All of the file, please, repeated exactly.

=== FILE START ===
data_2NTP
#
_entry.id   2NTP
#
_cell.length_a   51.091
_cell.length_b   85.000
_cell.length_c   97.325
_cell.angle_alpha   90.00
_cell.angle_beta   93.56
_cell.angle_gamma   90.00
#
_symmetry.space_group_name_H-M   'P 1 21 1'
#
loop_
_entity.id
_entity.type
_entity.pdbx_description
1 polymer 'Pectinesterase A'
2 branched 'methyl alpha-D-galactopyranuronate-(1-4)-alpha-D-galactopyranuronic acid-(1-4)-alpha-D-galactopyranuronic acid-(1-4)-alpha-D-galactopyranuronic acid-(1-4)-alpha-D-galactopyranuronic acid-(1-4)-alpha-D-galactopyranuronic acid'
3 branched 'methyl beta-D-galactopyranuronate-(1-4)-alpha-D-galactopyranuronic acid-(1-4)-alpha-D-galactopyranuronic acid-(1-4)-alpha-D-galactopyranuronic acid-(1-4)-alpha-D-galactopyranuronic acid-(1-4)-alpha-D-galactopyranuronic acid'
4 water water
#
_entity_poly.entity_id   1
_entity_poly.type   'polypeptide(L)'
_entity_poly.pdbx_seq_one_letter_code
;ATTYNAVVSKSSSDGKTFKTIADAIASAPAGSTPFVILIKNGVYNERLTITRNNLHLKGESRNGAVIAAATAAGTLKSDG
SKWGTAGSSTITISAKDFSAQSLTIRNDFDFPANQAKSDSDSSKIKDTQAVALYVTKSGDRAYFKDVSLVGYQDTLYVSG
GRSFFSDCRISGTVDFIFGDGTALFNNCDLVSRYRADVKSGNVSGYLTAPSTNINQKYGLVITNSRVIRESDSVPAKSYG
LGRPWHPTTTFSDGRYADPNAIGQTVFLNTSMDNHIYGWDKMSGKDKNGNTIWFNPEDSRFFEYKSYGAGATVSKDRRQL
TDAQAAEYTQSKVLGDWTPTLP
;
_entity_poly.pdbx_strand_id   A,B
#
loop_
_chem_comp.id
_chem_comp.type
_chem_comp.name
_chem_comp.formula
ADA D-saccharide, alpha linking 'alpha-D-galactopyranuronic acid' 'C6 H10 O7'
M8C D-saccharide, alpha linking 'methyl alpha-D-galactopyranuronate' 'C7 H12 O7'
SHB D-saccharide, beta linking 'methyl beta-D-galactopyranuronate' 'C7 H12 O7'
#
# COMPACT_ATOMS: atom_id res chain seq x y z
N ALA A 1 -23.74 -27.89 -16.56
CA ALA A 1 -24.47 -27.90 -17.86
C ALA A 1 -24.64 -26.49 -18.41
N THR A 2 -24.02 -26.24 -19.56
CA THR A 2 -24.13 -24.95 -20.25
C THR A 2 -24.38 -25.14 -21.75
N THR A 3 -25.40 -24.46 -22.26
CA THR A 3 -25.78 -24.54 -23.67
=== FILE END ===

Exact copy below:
data_2NTP
#
_entry.id   2NTP
#
_cell.length_a   51.091
_cell.length_b   85.000
_cell.length_c   97.325
_cell.angle_alpha   90.00
_cell.angle_beta   93.56
_cell.angle_gamma   90.00
#
_symmetry.space_group_name_H-M   'P 1 21 1'
#
loop_
_entity.id
_entity.type
_entity.pdbx_description
1 polymer 'Pectinesterase A'
2 branched 'methyl alpha-D-galactopyranuronate-(1-4)-alpha-D-galactopyranuronic acid-(1-4)-alpha-D-galactopyranuronic acid-(1-4)-alpha-D-galactopyranuronic acid-(1-4)-alpha-D-galactopyranuronic acid-(1-4)-alpha-D-galactopyranuronic acid'
3 branched 'methyl beta-D-galactopyranuronate-(1-4)-alpha-D-galactopyranuronic acid-(1-4)-alpha-D-galactopyranuronic acid-(1-4)-alpha-D-galactopyranuronic acid-(1-4)-alpha-D-galactopyranuronic acid-(1-4)-alpha-D-galactopyranuronic acid'
4 water water
#
_entity_poly.entity_id   1
_entity_poly.type   'polypeptide(L)'
_entity_poly.pdbx_seq_one_letter_code
;ATTYNAVVSKSSSDGKTFKTIADAIASAPAGSTPFVILIKNGVYNERLTITRNNLHLKGESRNGAVIAAATAAGTLKSDG
SKWGTAGSSTITISAKDFSAQSLTIRNDFDFPANQAKSDSDSSKIKDTQAVALYVTKSGDRAYFKDVSLVGYQDTLYVSG
GRSFFSDCRISGTVDFIFGDGTALFNNCDLVSRYRADVKSGNVSGYLTAPSTNINQKYGLVITNSRVIRESDSVPAKSYG
LGRPWHPTTTFSDGRYADPNAIGQTVFLNTSMDNHIYGWDKMSGKDKNGNTIWFNPEDSRFFEYKSYGAGATVSKDRRQL
TDAQAAEYTQSKVLGDWTPTLP
;
_entity_poly.pdbx_strand_id   A,B
#
loop_
_chem_comp.id
_chem_comp.type
_chem_comp.name
_chem_comp.formula
ADA D-saccharide, alpha linking 'alpha-D-galactopyranuronic acid' 'C6 H10 O7'
M8C D-saccharide, alpha linking 'methyl alpha-D-galactopyranuronate' 'C7 H12 O7'
SHB D-saccharide, beta linking 'methyl beta-D-galactopyranuronate' 'C7 H12 O7'
#
# COMPACT_ATOMS: atom_id res chain seq x y z
N ALA A 1 -23.74 -27.89 -16.56
CA ALA A 1 -24.47 -27.90 -17.86
C ALA A 1 -24.64 -26.49 -18.41
N THR A 2 -24.02 -26.24 -19.56
CA THR A 2 -24.13 -24.95 -20.25
C THR A 2 -24.38 -25.14 -21.75
N THR A 3 -25.40 -24.46 -22.26
CA THR A 3 -25.78 -24.54 -23.67